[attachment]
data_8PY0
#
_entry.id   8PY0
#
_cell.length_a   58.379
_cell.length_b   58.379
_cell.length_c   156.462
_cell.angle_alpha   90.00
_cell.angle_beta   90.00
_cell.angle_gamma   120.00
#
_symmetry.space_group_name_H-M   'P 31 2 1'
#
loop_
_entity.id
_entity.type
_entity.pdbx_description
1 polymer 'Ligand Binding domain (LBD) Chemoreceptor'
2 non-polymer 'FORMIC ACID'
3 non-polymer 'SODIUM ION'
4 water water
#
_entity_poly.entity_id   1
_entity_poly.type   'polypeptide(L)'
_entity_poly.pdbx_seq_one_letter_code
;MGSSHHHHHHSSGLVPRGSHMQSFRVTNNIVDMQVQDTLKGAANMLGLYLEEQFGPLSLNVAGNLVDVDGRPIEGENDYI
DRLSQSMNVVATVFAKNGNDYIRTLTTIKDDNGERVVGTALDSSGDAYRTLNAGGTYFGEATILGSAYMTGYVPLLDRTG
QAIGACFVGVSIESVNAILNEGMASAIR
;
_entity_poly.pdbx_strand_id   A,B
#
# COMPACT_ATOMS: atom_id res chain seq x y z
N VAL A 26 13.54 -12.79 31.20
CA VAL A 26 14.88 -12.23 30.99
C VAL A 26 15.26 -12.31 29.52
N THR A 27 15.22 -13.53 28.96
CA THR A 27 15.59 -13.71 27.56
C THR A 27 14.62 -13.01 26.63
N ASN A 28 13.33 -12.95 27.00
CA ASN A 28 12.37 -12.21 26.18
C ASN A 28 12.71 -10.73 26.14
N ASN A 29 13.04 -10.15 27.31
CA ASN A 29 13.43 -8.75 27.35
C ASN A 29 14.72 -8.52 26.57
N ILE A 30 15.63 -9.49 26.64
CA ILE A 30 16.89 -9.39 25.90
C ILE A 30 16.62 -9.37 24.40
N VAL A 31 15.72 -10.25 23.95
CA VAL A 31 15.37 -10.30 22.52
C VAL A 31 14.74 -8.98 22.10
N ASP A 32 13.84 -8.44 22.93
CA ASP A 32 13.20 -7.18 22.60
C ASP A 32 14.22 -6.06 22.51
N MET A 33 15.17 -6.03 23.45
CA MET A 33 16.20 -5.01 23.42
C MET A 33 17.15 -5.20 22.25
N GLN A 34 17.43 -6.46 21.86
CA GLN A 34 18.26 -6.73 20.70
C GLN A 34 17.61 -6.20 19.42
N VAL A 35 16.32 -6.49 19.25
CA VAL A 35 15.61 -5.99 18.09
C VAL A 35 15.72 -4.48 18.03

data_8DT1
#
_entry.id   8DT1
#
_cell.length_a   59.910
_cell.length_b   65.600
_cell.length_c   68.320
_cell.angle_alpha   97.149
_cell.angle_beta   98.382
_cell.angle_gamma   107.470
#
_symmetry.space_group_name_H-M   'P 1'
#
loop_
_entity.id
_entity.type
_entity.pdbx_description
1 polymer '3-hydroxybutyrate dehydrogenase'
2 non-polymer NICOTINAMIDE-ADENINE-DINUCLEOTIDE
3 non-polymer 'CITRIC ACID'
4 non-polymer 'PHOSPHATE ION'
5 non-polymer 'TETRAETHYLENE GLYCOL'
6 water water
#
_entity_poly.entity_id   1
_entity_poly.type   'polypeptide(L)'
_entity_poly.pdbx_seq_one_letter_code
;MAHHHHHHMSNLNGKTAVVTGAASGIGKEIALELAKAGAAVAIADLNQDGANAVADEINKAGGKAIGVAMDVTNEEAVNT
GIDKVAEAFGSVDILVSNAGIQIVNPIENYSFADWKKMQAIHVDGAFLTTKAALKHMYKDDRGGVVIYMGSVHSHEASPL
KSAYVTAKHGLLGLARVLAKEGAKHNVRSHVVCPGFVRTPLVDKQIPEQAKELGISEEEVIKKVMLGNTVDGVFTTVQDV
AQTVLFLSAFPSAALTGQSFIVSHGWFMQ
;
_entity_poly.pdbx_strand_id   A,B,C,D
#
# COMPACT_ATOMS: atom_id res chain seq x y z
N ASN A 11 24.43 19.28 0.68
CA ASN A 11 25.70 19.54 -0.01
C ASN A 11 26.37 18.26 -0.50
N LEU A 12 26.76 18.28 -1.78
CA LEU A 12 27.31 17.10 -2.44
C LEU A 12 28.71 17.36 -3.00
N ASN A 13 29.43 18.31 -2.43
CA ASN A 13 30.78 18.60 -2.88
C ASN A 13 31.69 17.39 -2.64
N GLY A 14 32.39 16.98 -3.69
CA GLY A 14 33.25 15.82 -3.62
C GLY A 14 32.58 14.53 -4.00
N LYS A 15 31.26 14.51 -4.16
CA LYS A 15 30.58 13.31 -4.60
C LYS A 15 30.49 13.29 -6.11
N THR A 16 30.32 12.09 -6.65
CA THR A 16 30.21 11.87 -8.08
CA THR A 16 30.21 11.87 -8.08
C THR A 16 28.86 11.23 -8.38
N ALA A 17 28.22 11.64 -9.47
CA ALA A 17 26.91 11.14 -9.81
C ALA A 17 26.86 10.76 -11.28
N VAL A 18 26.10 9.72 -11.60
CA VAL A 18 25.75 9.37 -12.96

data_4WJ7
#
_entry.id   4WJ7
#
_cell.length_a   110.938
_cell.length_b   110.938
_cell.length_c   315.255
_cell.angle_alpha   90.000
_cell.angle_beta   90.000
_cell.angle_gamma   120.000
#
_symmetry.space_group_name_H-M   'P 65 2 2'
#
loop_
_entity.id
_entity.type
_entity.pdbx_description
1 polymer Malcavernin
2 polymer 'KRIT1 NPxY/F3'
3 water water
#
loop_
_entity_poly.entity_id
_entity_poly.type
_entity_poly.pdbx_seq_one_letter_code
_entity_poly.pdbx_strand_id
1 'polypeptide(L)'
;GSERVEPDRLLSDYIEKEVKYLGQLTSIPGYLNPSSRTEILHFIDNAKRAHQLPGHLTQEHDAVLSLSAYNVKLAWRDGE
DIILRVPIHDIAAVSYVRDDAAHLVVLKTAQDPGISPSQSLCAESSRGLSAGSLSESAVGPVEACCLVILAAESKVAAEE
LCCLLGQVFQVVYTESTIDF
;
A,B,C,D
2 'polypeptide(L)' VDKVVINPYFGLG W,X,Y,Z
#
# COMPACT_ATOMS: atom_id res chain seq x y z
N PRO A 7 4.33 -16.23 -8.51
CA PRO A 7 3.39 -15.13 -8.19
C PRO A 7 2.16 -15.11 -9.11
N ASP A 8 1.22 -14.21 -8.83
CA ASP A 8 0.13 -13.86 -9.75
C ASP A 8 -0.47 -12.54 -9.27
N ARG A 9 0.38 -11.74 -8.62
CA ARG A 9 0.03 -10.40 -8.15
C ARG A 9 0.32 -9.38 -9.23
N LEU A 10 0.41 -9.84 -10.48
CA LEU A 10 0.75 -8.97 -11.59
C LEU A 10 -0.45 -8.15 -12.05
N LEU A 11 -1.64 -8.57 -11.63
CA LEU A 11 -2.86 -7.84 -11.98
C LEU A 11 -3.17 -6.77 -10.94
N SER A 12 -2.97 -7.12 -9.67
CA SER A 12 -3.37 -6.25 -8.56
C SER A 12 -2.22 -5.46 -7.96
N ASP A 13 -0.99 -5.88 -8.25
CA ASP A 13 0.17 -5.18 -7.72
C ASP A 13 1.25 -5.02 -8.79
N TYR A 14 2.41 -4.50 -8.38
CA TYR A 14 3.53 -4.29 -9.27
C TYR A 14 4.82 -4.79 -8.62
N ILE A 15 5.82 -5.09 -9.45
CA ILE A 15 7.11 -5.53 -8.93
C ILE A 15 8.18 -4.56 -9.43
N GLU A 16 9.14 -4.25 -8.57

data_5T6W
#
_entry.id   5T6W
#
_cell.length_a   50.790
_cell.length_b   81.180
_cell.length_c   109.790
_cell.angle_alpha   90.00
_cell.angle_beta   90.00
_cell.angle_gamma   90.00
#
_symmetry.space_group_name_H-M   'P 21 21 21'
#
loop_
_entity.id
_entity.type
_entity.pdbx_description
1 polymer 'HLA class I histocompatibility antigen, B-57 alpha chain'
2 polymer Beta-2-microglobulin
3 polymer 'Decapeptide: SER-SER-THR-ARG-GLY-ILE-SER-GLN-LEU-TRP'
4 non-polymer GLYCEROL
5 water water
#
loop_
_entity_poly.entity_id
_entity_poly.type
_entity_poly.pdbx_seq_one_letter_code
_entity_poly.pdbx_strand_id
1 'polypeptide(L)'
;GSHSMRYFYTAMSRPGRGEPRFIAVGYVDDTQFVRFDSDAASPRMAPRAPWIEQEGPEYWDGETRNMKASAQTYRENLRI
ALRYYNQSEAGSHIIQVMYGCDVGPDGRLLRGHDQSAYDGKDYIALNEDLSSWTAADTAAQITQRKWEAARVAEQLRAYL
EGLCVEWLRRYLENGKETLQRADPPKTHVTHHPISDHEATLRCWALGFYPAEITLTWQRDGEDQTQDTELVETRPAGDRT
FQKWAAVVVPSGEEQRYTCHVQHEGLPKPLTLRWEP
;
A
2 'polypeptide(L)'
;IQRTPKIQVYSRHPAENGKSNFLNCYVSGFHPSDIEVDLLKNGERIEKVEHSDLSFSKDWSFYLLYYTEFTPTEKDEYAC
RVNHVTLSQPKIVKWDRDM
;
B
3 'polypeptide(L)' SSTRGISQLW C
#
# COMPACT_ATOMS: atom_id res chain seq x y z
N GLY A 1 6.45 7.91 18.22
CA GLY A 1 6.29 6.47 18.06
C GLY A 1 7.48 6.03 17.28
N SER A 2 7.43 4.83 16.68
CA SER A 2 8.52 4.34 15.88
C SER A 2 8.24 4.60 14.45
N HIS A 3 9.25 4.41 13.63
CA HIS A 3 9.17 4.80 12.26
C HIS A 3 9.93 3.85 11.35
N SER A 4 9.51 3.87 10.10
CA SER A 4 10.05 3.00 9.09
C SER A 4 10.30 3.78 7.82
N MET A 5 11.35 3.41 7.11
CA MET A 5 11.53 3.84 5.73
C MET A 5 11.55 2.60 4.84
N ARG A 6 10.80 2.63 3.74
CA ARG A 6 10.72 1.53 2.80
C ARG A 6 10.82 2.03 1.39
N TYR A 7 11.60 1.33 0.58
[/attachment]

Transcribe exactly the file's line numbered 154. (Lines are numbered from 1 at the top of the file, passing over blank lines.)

2 'polypeptide(L)' VDKVVINPYFGLG W,X,Y,Z